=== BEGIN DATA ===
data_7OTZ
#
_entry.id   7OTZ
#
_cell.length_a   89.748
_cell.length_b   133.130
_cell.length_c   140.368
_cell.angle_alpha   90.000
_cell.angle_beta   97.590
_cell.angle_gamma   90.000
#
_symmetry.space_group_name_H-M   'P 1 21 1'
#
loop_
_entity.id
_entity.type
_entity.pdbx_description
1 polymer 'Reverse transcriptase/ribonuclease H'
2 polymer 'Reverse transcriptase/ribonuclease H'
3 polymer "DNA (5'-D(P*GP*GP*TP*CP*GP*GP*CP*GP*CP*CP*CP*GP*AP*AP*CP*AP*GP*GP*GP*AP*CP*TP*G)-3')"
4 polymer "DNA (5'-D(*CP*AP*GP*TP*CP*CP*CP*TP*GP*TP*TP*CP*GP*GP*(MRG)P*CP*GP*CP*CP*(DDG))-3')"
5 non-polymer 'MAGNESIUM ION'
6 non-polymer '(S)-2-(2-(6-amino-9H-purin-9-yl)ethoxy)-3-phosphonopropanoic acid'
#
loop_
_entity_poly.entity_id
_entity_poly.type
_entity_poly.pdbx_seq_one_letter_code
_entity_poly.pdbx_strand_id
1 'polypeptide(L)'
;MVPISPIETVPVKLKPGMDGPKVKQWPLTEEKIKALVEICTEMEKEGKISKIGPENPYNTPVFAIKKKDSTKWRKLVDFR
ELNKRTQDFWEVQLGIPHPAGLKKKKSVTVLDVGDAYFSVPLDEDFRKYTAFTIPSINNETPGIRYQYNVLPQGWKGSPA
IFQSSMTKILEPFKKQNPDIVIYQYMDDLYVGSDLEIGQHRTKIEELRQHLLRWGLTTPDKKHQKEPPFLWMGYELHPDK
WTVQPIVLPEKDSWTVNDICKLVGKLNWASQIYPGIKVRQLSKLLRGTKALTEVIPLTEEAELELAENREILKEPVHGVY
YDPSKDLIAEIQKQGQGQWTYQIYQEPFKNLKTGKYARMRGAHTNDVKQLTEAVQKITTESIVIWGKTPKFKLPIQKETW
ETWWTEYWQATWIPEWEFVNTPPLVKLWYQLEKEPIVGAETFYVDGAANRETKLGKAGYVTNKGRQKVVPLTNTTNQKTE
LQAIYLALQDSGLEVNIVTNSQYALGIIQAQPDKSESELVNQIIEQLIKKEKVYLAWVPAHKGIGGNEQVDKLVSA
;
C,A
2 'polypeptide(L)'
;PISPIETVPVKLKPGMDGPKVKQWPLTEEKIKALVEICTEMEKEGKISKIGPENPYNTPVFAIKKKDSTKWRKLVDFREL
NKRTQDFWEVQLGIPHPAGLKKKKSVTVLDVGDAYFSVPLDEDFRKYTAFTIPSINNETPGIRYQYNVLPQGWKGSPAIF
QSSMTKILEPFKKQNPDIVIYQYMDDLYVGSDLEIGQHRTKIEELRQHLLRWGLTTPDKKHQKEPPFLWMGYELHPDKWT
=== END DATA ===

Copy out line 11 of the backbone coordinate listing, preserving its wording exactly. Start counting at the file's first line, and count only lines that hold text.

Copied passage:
#